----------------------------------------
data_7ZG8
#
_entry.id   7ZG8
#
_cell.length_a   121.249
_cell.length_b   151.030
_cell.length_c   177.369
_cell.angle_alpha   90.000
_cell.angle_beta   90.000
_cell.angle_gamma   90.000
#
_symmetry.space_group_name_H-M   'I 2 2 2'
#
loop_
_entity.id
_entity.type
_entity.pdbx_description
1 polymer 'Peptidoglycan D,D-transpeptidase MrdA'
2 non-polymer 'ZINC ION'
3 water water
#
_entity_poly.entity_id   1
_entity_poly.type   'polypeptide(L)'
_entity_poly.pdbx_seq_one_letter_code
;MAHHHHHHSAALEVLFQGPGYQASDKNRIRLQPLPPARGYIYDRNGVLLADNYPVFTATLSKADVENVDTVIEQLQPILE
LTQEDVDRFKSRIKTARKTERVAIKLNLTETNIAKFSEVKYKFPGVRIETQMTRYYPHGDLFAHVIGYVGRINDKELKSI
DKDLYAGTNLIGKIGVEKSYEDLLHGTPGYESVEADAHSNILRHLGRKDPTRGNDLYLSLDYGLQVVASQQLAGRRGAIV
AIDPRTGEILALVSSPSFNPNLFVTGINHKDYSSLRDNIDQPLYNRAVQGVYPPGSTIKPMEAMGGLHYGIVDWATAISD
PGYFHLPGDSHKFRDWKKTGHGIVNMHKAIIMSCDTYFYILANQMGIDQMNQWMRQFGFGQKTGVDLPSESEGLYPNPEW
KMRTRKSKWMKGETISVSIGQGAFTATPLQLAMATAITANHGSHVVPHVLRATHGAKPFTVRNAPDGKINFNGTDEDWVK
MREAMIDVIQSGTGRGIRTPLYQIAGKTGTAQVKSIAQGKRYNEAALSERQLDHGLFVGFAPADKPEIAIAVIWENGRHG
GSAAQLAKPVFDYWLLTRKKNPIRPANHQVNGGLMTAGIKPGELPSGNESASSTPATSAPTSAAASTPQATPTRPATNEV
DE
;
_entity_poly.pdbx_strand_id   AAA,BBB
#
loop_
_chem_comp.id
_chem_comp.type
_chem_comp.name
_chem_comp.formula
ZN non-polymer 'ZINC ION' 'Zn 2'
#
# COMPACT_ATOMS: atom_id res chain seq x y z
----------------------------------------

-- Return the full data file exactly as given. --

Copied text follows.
data_7ZG8
#
_entry.id   7ZG8
#
_cell.length_a   121.249
_cell.length_b   151.030
_cell.length_c   177.369
_cell.angle_alpha   90.000
_cell.angle_beta   90.000
_cell.angle_gamma   90.000
#
_symmetry.space_group_name_H-M   'I 2 2 2'
#
loop_
_entity.id
_entity.type
_entity.pdbx_description
1 polymer 'Peptidoglycan D,D-transpeptidase MrdA'
2 non-polymer 'ZINC ION'
3 water water
#
_entity_poly.entity_id   1
_entity_poly.type   'polypeptide(L)'
_entity_poly.pdbx_seq_one_letter_code
;MAHHHHHHSAALEVLFQGPGYQASDKNRIRLQPLPPARGYIYDRNGVLLADNYPVFTATLSKADVENVDTVIEQLQPILE
LTQEDVDRFKSRIKTARKTERVAIKLNLTETNIAKFSEVKYKFPGVRIETQMTRYYPHGDLFAHVIGYVGRINDKELKSI
DKDLYAGTNLIGKIGVEKSYEDLLHGTPGYESVEADAHSNILRHLGRKDPTRGNDLYLSLDYGLQVVASQQLAGRRGAIV
AIDPRTGEILALVSSPSFNPNLFVTGINHKDYSSLRDNIDQPLYNRAVQGVYPPGSTIKPMEAMGGLHYGIVDWATAISD
PGYFHLPGDSHKFRDWKKTGHGIVNMHKAIIMSCDTYFYILANQMGIDQMNQWMRQFGFGQKTGVDLPSESEGLYPNPEW
KMRTRKSKWMKGETISVSIGQGAFTATPLQLAMATAITANHGSHVVPHVLRATHGAKPFTVRNAPDGKINFNGTDEDWVK
MREAMIDVIQSGTGRGIRTPLYQIAGKTGTAQVKSIAQGKRYNEAALSERQLDHGLFVGFAPADKPEIAIAVIWENGRHG
GSAAQLAKPVFDYWLLTRKKNPIRPANHQVNGGLMTAGIKPGELPSGNESASSTPATSAPTSAAASTPQATPTRPATNEV
DE
;
_entity_poly.pdbx_strand_id   AAA,BBB
#
loop_
_chem_comp.id
_chem_comp.type
_chem_comp.name
_chem_comp.formula
ZN non-polymer 'ZINC ION' 'Zn 2'
#
# COMPACT_ATOMS: atom_id res chain seq x y z